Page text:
NS 132 Exam #2 Review Outline
Protein Composition and Structure
Proteins are chains of ____amino acids_____________________________.
Amino acids are the "building blocks" of proteins; each block is joined together by a peptide bond.
Proteins can be made up of hundreds or thousands of amino acids; small proteins are called "peptides" or
"polypeptides" (a peptide is a protein). Proteins can be enzymes, hormones, transporters, antibodies,
carriers, cellular pumps, and receptors (and other things), and they form part of many structures (bone,
There are ____20
_____ different amino acids and about 100,000 different proteins in the human body.
9 amino acids are essential or indispensable.
This means they must be obtained from the diet.
Amino acids are composed of carbon, hydrogen, oxygen, and ____nitrogen
_____(and sometimes sulfur).
that distinguishes protein from the other macronutrients.
The body is constantly synthesizing and breaking down proteins to carry out the many functions required.
The sequence for proteins is carried in DNA; DNA tells the body how to make the proteins it needs.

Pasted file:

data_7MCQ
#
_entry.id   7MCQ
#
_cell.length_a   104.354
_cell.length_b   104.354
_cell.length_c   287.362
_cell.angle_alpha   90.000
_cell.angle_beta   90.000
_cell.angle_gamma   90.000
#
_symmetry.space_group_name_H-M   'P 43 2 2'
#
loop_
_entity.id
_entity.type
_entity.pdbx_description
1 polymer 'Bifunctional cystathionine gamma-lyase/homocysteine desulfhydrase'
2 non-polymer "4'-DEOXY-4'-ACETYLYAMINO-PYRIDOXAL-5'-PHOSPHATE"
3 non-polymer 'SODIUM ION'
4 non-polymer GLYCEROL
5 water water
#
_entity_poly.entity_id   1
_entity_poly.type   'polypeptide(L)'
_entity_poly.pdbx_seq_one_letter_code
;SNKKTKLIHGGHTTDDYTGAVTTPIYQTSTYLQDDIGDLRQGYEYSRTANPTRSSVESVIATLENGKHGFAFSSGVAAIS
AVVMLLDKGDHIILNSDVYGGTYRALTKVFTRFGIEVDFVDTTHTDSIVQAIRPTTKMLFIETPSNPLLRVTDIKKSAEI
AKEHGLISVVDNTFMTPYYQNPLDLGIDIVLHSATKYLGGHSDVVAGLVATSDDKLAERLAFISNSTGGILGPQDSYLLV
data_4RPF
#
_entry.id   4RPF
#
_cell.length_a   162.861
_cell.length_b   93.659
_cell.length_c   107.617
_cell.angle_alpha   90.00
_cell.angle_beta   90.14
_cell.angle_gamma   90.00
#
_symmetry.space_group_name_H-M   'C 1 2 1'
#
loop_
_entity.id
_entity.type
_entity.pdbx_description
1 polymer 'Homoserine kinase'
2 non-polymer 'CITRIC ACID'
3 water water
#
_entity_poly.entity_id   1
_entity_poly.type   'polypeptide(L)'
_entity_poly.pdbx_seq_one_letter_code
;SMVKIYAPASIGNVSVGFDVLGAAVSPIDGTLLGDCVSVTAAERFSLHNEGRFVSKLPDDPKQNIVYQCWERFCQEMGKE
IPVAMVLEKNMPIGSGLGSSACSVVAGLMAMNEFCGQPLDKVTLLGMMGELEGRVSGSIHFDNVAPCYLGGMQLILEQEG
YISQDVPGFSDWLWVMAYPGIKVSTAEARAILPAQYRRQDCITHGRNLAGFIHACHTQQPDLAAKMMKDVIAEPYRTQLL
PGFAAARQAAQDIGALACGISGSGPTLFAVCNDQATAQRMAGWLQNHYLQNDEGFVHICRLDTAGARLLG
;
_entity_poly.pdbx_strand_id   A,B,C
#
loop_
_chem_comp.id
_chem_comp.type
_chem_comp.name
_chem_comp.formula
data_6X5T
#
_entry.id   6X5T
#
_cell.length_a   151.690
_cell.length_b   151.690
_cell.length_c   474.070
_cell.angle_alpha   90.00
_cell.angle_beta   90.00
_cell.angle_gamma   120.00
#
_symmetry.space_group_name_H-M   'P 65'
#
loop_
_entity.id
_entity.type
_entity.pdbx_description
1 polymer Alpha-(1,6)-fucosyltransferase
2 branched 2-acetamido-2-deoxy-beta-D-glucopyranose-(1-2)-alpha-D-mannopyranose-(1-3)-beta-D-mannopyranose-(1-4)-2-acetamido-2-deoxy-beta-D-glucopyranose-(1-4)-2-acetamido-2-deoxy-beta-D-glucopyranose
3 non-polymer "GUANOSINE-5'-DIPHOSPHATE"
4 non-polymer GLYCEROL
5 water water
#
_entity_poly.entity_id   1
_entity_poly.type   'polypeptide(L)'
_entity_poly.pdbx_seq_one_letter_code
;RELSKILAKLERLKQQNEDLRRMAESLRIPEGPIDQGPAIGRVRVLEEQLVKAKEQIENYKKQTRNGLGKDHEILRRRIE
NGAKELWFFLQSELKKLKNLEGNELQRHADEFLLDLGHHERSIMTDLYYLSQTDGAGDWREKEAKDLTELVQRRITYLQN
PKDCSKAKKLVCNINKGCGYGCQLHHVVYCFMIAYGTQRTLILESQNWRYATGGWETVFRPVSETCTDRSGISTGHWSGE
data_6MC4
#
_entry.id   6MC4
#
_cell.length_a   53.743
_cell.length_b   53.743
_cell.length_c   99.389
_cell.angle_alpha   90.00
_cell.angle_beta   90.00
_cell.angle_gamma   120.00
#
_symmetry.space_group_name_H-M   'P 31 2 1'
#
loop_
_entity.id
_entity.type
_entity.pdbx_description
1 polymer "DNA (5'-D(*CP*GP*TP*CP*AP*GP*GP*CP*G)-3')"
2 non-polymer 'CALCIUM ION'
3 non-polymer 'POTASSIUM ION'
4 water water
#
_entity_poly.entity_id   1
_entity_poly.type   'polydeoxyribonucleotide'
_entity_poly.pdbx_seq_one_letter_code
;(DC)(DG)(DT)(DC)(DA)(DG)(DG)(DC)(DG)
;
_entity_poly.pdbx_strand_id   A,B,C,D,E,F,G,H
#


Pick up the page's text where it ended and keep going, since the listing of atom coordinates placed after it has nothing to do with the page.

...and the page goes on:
One gene carries the "code" for one protein.
amino acid sequence
A protein's shape (e.g., whether it's coiled or folded, how it's coiled or folded) determines its function.
Protein Digestion and Absorption
Proteins cannot be absorbed whole; they are broken down by enzymes into
Proteins are denatured; this exposes certain sections of the protein, making them available for interaction.
occurs during digestion by
acids in the stomach and small intestine
can also occur by heat - as in cooking - and by alcohol, bases, and the salts of heavy metals).
In the stomach
: Acid and protease begin to denature proteins.
In the small intestine
: Proteases continue to denature proteins until they are reduced to the absorbable units.
REVIEW THE TEXT for a succinct summary of the fate of an amino acid in digestion.
in our diets is to provide us with the essential amino acids we CAN'T make and
provide a source of nitrogen for the amino acids the body can make. Each cell in the body has an amino
acid "pool" with amino acids supplied both by the diet and by the body's own production.
List of protein functions:
Blood clotting factors
Blood transport proteins (e.g., iron, hemoglobin)
Structural components (e.g., muscle, bone matrix, cell membranes, connective tissue)
Maintain fluid balance
by attracting and retaining fluid in the blood via osmosis.